Are Islamic Banks The Alternative to Commercial Banks?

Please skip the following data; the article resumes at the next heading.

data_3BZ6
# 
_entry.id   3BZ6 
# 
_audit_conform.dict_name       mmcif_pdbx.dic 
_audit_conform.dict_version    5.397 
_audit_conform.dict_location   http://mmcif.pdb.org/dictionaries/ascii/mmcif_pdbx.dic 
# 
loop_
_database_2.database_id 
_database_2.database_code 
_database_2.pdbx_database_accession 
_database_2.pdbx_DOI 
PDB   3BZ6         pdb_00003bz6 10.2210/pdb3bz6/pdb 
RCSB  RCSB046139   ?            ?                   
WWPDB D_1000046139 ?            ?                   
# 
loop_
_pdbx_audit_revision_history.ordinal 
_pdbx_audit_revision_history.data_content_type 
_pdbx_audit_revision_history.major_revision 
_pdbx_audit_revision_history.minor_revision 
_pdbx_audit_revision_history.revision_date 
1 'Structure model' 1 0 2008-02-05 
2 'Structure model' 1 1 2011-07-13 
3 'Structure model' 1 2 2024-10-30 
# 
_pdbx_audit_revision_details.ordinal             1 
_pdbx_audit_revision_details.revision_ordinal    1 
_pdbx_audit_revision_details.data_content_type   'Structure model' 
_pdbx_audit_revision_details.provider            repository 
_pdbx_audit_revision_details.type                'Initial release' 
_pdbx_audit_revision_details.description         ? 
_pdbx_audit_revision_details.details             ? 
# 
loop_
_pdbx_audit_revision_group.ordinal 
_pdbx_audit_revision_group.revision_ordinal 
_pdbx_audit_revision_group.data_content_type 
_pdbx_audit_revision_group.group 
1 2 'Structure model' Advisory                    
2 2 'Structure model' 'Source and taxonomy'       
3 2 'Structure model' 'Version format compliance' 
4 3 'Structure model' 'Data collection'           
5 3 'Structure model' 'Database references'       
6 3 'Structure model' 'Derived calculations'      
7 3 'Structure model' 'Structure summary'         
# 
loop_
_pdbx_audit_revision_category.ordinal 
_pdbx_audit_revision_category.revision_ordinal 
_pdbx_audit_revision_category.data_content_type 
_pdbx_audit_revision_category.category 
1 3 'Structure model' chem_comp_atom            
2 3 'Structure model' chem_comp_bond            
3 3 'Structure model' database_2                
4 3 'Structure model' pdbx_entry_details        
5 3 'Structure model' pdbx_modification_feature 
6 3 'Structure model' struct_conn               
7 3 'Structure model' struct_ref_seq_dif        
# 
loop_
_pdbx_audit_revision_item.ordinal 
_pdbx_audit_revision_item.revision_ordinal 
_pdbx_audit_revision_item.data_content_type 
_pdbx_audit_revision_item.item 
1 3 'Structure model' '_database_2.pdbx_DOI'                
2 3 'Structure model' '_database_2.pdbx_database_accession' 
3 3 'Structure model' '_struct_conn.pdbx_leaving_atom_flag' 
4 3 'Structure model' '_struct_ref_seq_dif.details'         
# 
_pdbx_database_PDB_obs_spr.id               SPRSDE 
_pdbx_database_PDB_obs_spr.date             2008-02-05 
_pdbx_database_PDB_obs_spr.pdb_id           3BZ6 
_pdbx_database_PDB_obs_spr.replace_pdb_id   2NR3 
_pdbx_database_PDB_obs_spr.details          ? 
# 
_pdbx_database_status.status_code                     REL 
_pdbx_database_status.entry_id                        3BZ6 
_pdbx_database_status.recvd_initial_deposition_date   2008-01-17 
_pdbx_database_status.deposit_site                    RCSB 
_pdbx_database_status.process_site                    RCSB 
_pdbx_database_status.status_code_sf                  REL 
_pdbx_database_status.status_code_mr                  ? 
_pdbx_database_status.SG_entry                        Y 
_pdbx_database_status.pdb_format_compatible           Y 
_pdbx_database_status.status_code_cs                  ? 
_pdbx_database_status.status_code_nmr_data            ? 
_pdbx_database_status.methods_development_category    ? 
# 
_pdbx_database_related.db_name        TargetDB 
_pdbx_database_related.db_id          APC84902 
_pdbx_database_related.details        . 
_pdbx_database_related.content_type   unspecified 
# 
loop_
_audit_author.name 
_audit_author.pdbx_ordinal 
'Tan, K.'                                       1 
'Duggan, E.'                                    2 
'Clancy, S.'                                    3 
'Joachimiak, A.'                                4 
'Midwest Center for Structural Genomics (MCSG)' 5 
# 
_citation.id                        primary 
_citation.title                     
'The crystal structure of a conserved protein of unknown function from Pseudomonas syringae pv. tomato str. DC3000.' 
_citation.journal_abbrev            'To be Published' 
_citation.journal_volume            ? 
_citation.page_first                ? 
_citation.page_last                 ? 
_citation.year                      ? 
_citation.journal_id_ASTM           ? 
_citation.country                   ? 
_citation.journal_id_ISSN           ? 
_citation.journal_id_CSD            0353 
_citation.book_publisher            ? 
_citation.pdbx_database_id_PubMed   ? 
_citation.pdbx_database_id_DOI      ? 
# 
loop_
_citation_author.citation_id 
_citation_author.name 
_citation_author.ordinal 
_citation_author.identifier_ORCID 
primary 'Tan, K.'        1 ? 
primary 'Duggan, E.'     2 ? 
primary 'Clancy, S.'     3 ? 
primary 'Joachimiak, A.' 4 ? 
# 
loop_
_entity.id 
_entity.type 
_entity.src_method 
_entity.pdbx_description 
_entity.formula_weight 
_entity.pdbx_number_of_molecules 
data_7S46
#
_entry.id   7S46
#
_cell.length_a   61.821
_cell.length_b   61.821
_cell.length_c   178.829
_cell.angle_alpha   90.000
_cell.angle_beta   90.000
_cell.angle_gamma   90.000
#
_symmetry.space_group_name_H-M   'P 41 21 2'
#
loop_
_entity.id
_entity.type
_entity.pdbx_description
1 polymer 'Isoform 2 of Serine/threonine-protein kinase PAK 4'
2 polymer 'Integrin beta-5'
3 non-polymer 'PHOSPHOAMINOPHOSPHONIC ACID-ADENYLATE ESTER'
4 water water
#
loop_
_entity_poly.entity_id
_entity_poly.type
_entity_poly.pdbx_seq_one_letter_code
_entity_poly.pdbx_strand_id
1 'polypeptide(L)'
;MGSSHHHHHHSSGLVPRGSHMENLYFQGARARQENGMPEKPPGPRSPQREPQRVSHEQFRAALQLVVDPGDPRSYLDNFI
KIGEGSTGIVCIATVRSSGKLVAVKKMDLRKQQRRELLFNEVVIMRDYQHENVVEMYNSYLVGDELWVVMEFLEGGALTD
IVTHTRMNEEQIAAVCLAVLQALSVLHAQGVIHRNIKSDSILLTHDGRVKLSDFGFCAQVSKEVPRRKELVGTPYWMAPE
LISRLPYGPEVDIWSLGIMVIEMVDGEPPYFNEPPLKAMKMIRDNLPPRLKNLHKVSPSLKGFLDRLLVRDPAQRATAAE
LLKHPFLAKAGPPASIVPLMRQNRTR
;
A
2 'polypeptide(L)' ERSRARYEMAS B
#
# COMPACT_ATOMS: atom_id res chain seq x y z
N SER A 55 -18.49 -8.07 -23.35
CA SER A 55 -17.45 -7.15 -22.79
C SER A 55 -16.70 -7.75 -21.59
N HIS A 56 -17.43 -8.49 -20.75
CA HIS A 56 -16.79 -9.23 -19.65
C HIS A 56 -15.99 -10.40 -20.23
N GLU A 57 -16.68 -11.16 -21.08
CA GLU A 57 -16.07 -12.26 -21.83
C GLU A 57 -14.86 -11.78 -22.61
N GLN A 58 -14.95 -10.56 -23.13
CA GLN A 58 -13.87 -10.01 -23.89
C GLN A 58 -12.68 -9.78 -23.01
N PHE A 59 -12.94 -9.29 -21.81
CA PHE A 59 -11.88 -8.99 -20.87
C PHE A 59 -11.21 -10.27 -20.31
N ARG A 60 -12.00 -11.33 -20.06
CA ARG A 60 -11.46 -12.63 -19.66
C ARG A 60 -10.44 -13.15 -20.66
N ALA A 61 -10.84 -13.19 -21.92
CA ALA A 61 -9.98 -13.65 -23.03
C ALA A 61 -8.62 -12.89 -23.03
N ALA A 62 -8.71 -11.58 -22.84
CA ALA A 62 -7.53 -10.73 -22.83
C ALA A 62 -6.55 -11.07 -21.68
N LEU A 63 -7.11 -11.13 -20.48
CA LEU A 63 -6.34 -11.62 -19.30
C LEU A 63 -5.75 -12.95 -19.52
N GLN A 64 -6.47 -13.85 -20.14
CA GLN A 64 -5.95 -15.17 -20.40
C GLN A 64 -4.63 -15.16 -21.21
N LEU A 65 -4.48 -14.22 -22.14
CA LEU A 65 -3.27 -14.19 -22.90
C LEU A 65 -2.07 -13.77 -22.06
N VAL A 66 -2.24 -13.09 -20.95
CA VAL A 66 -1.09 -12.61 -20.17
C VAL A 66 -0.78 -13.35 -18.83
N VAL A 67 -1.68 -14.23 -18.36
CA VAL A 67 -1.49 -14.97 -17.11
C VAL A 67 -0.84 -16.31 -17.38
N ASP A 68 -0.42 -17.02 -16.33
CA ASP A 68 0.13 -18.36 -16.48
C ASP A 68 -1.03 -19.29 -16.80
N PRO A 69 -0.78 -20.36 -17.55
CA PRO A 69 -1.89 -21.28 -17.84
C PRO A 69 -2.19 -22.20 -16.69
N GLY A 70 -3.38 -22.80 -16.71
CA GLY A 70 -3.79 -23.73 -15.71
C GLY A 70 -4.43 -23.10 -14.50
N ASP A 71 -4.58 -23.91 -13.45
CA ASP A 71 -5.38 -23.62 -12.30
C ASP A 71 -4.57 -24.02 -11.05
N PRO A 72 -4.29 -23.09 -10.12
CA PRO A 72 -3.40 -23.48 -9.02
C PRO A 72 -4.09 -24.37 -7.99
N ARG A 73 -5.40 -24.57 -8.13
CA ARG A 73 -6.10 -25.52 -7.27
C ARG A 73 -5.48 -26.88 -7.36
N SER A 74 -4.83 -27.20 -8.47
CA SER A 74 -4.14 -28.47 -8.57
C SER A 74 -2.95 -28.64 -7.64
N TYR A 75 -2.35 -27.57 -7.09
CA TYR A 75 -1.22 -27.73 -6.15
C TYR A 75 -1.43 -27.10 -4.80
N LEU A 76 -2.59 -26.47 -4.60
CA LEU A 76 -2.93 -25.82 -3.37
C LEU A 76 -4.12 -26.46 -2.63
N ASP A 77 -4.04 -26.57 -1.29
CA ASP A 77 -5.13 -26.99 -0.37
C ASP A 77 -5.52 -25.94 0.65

Islamic banks are financial intermediaries with the claim of being an alternative to commercial banks. Recently a considerable literature has been produced around the theme of whether or not the alternative presented in theory has been reflected in practice. However, these studies are exploratory and interpretative in nature. The quantitative researches presented thus by far provide indirect evidence for the central theoretical issue. To date, very little attention has been paid to the role of the relationship between interest rates and profit-share accruals. These studies have also suffered from shortcomings with regards to the methods applied. The primary aim of this paper is to provide empirical and theoretical evidence to the claim of Islamic banks to be alternative to commercial banks. It does so by investigating the relationship between profit share accruals and deposit rates by employing wavelet coherence method for the first time. This study uses longitudinal monthly data for the 2000 to 2018 period, particularly from Turkey, and provides an exciting opportunity to advance our knowledge about the structure of Islamic banking with focusing specifically on fund supply. The results have revealed that Islamic banks are an alternative to fund suppliers in short-term. In addition long-term maturities had shown a strong alternative characteristic in the pre-2006 period; however, they were unable to preserve it in the post-2006 period after the effectiveness of Banking Act No. 5411. Findings also show bidirectional causalities to be found in different periods. The findings have important implications for the market players and policy makers.